How to Build a Yurt


A yurt, or ger (rhymes with "hair"), is a round dwelling used by Mongolian nomads on the steppes of central Asia. Designed to collapse small enough to fit on a draft animal and set up in half an hour, it insulates its inhabitants from both heat and cold. The ger uses felted wool, while modern yurts use canvas or wood, often at the cost of portability or ease of set up.

Things You'll Need

  • Wooden lattice wall frames (khana, qana, from 4 to 20 according to yurt size)
  • Roof poles (20 to 250, according to yurt size)
  • Central support poles (bagana, from none to 14)
  • Ties/fasteners
  • Wooden or felt door and frame
  • Roof ring/crown (toghona)
  • Roof poles (uni)
  • Felt (isegei) or canvas

Beginning Construction

  • Obtain one or more wooden lattice wall frames (khana). These will determine how large the yurt will be. Usually, yurts have between four and 20 khana.

  • Erect the central support poles (bagana), if you have them. Smaller yurts do not require central support, while larger ones do.

  • Place the roof ring (toghona) on top of the support poles. Skip this step if your yurt does not require bagana.

Raising the Walls

  • Expand the khana and arrange them in a circular fashion.

  • Bind together the khana ends, except for the two ends at the doorway, where the door itself will be fastened. Typically, khana are tied together with 13 fastenings, as that number is significant to yurt-dwelling nomads.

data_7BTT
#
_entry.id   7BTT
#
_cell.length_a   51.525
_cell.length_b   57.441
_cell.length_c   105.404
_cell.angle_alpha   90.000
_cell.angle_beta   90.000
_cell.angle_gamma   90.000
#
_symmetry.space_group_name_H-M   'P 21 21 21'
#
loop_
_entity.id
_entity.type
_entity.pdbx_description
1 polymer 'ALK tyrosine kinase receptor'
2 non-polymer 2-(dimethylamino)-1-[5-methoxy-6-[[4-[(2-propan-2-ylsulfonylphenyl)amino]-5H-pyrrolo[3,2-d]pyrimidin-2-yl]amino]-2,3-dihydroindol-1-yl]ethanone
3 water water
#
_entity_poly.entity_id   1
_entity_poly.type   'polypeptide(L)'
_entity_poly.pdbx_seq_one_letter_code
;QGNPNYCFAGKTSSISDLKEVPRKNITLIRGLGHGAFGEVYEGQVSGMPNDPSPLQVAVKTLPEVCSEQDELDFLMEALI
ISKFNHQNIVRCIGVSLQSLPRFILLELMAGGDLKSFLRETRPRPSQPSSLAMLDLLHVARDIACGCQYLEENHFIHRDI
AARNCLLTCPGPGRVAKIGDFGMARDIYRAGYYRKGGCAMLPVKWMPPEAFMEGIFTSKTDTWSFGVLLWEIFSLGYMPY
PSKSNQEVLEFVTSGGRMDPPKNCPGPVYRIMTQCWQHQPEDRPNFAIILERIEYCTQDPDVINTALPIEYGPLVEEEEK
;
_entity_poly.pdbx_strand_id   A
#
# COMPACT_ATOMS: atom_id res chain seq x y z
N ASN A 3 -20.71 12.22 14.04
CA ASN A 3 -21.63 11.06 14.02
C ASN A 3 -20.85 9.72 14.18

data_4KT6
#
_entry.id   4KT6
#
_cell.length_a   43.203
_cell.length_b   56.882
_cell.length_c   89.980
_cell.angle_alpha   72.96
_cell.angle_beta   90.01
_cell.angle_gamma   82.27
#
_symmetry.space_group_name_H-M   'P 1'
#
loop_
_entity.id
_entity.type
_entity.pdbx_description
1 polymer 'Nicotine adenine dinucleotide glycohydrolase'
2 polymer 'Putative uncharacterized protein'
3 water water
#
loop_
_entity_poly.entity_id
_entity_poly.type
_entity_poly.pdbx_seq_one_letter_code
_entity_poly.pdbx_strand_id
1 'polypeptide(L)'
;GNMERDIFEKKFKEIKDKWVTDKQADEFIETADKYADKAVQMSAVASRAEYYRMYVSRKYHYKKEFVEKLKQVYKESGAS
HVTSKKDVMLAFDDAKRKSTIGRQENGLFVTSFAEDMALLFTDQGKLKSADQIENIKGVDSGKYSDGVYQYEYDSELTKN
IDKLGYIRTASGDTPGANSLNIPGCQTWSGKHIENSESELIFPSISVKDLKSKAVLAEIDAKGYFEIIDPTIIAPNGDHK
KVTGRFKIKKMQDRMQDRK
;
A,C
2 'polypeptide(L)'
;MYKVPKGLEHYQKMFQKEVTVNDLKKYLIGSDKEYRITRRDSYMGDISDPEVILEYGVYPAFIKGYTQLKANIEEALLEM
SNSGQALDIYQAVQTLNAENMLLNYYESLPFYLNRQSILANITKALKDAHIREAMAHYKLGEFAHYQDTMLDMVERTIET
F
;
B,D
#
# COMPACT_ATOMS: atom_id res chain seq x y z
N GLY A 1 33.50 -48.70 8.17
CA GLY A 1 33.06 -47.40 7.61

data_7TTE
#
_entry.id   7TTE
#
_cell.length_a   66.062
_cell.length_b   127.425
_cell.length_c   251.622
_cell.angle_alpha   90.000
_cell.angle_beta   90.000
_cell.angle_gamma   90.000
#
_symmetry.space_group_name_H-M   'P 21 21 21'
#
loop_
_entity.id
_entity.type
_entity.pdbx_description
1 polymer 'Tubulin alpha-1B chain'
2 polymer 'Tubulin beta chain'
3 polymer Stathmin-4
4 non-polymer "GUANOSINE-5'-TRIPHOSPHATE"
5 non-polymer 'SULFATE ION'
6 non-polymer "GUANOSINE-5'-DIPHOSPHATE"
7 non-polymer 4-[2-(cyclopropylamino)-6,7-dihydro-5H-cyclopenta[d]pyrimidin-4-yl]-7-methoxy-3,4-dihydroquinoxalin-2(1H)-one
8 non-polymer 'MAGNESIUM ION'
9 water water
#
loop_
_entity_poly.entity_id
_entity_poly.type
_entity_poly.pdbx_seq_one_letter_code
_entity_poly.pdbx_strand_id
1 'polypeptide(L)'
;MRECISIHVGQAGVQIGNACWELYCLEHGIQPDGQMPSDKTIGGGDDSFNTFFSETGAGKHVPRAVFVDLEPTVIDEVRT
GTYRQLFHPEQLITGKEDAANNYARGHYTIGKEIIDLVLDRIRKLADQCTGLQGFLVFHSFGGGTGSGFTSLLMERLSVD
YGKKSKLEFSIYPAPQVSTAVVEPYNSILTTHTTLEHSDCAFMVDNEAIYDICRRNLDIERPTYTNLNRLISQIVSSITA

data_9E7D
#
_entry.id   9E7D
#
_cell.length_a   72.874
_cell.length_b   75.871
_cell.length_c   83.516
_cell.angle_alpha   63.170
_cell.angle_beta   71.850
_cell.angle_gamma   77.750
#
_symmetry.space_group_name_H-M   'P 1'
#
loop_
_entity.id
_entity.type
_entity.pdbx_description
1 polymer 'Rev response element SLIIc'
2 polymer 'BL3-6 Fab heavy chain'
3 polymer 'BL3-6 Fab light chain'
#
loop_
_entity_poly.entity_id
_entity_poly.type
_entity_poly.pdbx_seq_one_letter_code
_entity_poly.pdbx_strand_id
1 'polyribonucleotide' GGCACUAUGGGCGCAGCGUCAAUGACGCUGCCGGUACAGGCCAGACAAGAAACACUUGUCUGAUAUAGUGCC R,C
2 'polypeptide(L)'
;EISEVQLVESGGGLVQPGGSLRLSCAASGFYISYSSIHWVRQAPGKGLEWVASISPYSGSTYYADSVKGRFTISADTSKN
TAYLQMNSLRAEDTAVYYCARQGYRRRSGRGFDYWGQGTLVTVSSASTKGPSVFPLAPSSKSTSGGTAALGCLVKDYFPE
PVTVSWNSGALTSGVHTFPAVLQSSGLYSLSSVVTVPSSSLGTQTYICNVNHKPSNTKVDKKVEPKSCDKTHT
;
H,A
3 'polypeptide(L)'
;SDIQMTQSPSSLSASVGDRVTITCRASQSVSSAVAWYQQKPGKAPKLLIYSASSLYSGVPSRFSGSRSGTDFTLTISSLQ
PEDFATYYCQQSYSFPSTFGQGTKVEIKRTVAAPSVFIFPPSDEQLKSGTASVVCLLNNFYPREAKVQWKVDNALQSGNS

• Place the door frame between the ends of two khana and bind it in place.

Raising the Roof and Completing

  • Lay the roof poles (uni) on the top of the lattice work, at the apex of each lattice, with the shaved or slotted end pointed toward the center. Tie them to the lattice and raise the center-pointing ends above it.

  • Hook each roof pole into the latticed roof ring/crown (toghona). The tension of the roof poles between the toghona and khana, and the tension maintained by the khana themselves will keep the structure standing.

  • Cover the structure with layers of felt or canvas; the colder the weather, the more layers.

  • Tie the layers in place with ropes.

Tips & Warnings

  • The center of the yurt should normally be left relatively open to allow for ventilation. In bad weather, however, it should be covered with a piece of hide or felt. This is called an eruke.
  • When entering a nomad's yurt, cross the threshold without stepping on it. To do so is considered desecrating the spirit of the house.

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